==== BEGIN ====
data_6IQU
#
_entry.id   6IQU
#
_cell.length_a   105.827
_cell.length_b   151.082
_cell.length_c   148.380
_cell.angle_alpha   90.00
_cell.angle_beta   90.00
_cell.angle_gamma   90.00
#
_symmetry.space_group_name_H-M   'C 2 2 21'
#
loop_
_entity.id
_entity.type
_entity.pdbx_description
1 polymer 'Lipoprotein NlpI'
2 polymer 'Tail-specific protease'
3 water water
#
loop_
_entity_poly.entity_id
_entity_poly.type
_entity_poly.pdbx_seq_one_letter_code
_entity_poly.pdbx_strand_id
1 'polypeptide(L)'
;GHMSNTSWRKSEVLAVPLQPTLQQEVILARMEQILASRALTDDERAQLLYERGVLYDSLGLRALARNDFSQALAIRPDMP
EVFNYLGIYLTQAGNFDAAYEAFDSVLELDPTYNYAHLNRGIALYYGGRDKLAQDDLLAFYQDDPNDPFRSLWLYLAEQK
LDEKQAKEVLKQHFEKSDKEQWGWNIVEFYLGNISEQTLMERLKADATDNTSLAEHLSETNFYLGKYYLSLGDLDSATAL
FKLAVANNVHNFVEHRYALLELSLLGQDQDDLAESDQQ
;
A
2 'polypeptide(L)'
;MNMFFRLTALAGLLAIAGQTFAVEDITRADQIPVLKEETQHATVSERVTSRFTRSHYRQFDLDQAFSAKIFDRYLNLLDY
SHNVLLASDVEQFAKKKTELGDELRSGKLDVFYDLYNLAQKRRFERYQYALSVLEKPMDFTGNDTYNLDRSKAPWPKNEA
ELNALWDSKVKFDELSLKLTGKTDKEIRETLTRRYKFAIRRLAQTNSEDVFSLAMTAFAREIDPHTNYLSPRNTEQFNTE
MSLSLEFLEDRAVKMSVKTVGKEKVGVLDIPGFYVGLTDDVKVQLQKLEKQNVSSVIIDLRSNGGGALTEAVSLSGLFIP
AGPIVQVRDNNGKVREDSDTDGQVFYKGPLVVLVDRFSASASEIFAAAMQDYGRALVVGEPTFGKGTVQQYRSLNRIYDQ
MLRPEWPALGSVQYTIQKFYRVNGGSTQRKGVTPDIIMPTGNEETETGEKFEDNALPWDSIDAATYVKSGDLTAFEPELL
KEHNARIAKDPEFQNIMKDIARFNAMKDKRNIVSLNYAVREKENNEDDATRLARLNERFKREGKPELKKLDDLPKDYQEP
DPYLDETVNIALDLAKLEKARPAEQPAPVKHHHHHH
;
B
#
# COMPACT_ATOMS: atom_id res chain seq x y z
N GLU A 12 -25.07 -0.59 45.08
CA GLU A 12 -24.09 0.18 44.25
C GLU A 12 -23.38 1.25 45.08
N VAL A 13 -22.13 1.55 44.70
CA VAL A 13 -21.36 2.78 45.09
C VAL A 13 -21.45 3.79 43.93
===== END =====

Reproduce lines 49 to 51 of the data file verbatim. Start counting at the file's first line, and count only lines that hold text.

C GLU A 12 -23.38 1.25 45.08
N VAL A 13 -22.13 1.55 44.70
CA VAL A 13 -21.36 2.78 45.09